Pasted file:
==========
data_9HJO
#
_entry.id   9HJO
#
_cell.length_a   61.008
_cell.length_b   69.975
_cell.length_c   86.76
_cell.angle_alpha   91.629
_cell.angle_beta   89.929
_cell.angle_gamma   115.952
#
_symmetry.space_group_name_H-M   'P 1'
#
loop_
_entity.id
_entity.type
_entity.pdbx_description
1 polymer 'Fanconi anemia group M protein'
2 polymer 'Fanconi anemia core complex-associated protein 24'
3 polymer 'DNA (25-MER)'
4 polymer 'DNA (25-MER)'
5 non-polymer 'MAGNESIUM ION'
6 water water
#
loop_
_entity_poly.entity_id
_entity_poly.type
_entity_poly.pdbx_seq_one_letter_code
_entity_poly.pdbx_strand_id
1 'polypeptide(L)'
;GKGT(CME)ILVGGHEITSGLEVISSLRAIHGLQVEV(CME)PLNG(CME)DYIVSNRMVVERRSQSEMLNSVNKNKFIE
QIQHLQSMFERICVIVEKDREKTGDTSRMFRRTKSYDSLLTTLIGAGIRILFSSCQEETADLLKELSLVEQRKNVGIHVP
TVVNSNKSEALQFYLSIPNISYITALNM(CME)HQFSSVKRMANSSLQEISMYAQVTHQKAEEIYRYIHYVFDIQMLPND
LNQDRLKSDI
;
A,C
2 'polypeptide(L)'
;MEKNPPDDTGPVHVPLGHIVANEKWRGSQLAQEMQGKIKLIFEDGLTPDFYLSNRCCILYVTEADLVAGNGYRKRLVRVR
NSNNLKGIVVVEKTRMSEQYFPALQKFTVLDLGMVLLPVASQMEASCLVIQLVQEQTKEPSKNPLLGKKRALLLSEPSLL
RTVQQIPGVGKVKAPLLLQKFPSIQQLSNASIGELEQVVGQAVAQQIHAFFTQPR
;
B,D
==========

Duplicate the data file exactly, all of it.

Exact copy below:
data_9HJO
#
_entry.id   9HJO
#
_cell.length_a   61.008
_cell.length_b   69.975
_cell.length_c   86.76
_cell.angle_alpha   91.629
_cell.angle_beta   89.929
_cell.angle_gamma   115.952
#
_symmetry.space_group_name_H-M   'P 1'
#
loop_
_entity.id
_entity.type
_entity.pdbx_description
1 polymer 'Fanconi anemia group M protein'
2 polymer 'Fanconi anemia core complex-associated protein 24'
3 polymer 'DNA (25-MER)'
4 polymer 'DNA (25-MER)'
5 non-polymer 'MAGNESIUM ION'
6 water water
#
loop_
_entity_poly.entity_id
_entity_poly.type
_entity_poly.pdbx_seq_one_letter_code
_entity_poly.pdbx_strand_id
1 'polypeptide(L)'
;GKGT(CME)ILVGGHEITSGLEVISSLRAIHGLQVEV(CME)PLNG(CME)DYIVSNRMVVERRSQSEMLNSVNKNKFIE
QIQHLQSMFERICVIVEKDREKTGDTSRMFRRTKSYDSLLTTLIGAGIRILFSSCQEETADLLKELSLVEQRKNVGIHVP
TVVNSNKSEALQFYLSIPNISYITALNM(CME)HQFSSVKRMANSSLQEISMYAQVTHQKAEEIYRYIHYVFDIQMLPND
LNQDRLKSDI
;
A,C
2 'polypeptide(L)'
;MEKNPPDDTGPVHVPLGHIVANEKWRGSQLAQEMQGKIKLIFEDGLTPDFYLSNRCCILYVTEADLVAGNGYRKRLVRVR
NSNNLKGIVVVEKTRMSEQYFPALQKFTVLDLGMVLLPVASQMEASCLVIQLVQEQTKEPSKNPLLGKKRALLLSEPSLL
RTVQQIPGVGKVKAPLLLQKFPSIQQLSNASIGELEQVVGQAVAQQIHAFFTQPR
;
B,D